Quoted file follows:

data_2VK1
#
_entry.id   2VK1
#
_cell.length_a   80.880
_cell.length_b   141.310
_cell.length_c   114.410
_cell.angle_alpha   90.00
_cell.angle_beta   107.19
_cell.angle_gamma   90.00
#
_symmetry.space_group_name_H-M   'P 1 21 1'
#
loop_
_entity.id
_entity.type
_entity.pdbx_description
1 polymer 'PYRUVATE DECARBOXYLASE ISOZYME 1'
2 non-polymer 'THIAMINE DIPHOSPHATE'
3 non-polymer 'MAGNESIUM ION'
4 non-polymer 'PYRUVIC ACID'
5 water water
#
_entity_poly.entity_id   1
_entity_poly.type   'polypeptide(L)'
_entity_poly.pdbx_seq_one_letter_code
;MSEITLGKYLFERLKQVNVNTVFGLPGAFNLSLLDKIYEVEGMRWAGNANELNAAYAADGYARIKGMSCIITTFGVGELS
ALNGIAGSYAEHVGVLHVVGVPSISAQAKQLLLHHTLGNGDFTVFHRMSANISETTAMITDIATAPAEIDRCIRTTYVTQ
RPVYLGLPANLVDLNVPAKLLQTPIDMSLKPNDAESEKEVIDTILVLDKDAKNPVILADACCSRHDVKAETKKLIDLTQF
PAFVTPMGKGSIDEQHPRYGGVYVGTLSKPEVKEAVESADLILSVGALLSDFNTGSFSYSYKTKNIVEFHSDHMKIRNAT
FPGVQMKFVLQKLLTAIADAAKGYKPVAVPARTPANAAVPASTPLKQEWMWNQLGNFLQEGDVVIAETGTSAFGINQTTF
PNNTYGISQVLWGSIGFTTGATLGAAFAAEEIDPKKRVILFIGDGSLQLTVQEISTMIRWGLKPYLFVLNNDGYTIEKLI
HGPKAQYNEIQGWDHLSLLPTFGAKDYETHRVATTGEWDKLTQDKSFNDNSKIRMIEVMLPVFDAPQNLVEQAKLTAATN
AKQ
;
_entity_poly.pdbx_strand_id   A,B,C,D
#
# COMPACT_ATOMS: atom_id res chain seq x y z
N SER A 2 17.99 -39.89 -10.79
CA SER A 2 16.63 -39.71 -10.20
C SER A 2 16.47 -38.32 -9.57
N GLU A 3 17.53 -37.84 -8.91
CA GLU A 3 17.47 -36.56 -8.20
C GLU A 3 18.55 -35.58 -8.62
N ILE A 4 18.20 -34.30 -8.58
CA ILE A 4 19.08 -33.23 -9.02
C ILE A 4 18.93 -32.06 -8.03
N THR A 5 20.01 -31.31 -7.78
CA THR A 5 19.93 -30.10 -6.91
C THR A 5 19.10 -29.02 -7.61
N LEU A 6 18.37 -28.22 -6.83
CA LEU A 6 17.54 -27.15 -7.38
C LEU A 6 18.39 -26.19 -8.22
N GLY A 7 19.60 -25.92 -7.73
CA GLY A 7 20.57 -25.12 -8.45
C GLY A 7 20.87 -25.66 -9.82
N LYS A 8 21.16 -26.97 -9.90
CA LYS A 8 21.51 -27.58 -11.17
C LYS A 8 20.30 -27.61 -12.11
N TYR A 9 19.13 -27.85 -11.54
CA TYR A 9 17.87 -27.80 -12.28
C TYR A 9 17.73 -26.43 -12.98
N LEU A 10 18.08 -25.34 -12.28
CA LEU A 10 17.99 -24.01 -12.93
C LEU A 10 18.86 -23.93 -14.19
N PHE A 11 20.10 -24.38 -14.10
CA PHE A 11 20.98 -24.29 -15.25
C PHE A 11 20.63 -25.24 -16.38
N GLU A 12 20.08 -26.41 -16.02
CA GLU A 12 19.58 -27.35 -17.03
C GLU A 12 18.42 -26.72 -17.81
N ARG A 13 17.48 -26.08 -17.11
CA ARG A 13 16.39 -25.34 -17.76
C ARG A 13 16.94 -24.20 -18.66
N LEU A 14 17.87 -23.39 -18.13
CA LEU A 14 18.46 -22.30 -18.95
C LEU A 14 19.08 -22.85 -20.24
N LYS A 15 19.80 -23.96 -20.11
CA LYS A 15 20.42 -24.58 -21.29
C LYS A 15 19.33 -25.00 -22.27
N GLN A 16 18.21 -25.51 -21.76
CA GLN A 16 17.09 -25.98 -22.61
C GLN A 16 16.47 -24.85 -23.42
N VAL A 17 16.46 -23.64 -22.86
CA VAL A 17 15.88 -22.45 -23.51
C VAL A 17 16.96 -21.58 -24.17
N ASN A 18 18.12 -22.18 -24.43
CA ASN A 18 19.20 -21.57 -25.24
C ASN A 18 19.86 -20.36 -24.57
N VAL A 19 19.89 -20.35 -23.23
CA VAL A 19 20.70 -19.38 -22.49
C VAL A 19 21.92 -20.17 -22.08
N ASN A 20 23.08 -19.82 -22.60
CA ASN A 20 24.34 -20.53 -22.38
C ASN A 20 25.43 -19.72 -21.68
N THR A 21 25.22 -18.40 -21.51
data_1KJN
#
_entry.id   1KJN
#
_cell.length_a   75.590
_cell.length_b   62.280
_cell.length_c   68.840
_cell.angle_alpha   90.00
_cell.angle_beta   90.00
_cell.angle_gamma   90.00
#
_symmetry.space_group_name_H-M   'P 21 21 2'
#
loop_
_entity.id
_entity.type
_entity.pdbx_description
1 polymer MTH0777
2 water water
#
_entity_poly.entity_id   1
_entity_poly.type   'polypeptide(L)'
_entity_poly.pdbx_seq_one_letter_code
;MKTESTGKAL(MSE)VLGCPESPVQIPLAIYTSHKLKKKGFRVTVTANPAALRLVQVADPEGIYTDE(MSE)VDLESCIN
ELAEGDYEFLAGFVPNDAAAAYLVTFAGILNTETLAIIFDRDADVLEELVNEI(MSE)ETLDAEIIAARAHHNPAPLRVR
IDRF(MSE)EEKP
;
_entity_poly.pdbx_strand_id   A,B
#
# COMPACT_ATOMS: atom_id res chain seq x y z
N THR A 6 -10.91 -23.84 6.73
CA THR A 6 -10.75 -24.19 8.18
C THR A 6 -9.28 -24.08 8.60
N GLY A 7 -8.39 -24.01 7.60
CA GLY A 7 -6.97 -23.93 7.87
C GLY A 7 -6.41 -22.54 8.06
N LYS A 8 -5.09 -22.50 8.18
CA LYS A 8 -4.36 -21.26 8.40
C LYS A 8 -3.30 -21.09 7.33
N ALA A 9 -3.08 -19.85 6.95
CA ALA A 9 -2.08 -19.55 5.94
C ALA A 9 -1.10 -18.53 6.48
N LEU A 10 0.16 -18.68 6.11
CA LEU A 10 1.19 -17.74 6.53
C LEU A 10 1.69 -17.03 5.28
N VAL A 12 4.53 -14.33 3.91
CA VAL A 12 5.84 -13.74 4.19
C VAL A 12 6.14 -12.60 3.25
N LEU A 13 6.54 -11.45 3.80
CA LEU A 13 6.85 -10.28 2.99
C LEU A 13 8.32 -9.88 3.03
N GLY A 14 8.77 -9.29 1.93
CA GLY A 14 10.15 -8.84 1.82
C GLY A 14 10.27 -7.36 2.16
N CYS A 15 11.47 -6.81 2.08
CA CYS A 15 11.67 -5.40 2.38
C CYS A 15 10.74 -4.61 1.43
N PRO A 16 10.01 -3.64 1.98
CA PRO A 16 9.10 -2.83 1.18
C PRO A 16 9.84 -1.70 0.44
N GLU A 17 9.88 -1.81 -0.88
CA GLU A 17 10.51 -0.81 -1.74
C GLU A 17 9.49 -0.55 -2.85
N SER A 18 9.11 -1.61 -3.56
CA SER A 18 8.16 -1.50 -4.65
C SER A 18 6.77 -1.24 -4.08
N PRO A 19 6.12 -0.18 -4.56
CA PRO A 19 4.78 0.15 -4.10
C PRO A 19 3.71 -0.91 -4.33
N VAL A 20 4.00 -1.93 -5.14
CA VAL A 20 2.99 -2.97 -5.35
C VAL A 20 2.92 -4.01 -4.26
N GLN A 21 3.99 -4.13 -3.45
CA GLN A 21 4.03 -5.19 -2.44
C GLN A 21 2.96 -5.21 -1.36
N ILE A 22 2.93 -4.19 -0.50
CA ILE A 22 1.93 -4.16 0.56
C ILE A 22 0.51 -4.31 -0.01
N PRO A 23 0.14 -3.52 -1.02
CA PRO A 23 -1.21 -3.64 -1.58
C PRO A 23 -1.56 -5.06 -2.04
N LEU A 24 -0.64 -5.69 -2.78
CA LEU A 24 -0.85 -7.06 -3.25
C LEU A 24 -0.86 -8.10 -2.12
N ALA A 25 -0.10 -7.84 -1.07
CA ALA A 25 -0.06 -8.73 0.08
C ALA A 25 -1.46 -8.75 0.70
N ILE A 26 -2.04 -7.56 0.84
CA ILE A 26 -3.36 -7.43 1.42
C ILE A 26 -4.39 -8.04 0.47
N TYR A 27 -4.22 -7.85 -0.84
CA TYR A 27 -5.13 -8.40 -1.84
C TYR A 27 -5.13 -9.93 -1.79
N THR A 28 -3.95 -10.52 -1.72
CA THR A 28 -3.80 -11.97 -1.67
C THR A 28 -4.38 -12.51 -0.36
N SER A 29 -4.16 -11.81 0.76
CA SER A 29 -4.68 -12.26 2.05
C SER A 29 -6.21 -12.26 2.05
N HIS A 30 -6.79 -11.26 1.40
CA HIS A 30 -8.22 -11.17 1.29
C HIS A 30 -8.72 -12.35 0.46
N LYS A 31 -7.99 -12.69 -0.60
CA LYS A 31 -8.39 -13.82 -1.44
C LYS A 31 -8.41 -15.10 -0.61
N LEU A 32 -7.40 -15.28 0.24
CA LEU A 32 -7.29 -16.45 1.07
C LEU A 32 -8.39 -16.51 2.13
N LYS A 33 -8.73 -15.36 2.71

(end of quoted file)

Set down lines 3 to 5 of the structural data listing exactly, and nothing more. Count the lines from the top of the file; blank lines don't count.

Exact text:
_entry.id   2VK1
#
_cell.length_a   80.880